In the first example Tom purposely, and I say purposely because he knows how to write but chooses to mislead with that ability to write, uses something that has no equivalence. Rape and abortion. Rape is the question of domination and control, there is no free will in rape. Abortion is an act of free will by a person and while tragic is very much different. He chooses this example becaue it is easier for him to argue his point (rather than do so cleanly), by muddying up the waters with two different actions he supposes that if you disagree with the example you can somehow disagree with Baldar. Of course I reject the example because there is no irony in it, there really is no justice, but Tom wants to try to paint me as the type that would somehow justify a rape due to abortion. As Tom is want of saying. Its a slimy way to do it.

Allow me to clarify the example. Geoffrey Dahlmer is a serial murderer who was sentenced to life in prison. Where consequently he was later killed. We are aghast at Dahlmer's actions, but do feel that somehow justice has been served by his death. An equivalency of sorts that is simultaneously ironic. Is it relevant? It does speak to a certain sense of justice.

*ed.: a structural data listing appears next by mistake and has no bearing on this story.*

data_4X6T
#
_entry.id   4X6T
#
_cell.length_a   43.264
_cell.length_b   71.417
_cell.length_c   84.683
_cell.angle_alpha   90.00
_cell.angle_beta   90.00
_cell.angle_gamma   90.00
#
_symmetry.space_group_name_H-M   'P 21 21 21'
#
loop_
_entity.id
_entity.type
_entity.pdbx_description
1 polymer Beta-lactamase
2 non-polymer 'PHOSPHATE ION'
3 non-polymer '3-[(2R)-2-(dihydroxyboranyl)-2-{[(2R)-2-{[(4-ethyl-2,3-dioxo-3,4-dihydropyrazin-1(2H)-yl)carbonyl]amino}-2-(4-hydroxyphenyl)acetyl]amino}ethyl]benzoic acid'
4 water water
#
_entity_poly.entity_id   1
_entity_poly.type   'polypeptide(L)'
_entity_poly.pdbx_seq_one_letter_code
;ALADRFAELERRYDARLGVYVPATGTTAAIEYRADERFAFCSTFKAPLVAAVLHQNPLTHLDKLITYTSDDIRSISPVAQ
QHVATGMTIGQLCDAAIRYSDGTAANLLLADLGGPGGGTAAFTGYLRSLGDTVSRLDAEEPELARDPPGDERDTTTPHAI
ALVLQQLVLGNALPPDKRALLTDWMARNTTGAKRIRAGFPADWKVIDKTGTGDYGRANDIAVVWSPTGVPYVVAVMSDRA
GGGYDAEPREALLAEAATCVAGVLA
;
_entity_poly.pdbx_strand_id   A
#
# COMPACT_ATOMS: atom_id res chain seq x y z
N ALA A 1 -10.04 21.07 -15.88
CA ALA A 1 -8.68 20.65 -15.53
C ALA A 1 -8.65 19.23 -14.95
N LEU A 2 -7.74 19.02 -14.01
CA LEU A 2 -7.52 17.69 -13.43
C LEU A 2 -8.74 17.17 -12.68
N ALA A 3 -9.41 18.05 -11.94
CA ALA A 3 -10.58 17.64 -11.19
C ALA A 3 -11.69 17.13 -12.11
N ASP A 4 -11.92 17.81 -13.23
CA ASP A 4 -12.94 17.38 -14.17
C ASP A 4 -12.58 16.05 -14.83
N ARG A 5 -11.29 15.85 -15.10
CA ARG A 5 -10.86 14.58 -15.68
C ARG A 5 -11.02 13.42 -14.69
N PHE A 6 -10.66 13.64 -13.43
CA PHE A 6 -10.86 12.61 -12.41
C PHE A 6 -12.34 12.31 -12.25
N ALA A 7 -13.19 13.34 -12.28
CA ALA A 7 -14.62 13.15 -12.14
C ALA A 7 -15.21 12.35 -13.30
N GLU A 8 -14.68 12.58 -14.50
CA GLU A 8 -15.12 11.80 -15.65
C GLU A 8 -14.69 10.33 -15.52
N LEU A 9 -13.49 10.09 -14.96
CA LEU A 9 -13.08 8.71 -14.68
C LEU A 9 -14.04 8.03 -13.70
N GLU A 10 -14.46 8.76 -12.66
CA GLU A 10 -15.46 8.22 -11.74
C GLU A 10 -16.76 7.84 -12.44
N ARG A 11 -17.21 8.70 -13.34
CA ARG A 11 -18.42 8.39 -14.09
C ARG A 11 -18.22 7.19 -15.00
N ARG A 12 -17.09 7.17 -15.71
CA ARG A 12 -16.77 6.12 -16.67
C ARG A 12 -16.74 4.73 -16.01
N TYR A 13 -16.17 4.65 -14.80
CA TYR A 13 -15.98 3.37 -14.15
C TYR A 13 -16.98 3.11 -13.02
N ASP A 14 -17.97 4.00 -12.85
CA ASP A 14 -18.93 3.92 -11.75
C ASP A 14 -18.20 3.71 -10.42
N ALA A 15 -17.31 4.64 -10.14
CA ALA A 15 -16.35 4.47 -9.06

Iraqi authorities took part in the looting of Kuwaitis national museum, for which Kuwait is still waiting for pieces to be returned. It is now those same Iraqi's that loot their own museum. The irony is relevant to the sense of justice. You pity the serial killer less, you pity the Iraqi's less for the looting of their own museum.

Tom prefers you do not think on the irony of the justice, so he changes the context (which he does often and knowingly even to the point of changing his original posts after they are responded to). It is deceptive and intellectually dishonest.


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OrneryMod
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Not sure if I should leave this thread open. I am going to, but I am going to keep an eye on it.

OrneryMod


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Aris Katsaris
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I think the problem lies in the collective guilt attitude of saying "the Iraqis"

It's not "the Iraqis" that loot "their own" museum, it's *some* Iraqis. And the museum does not belong to those few specific Iraqis that loot it, it belongs to the entirety of the Iraqi people, and to humanity as a whole.

When you people are using collective guilt, and single individuals as being able to parallel entire nations... Ugh. It just doesn't work that way.


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TomDavidson
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Moreover, you'll notice that I used three separate examples. In each one, there's a slightly different "equivalency:"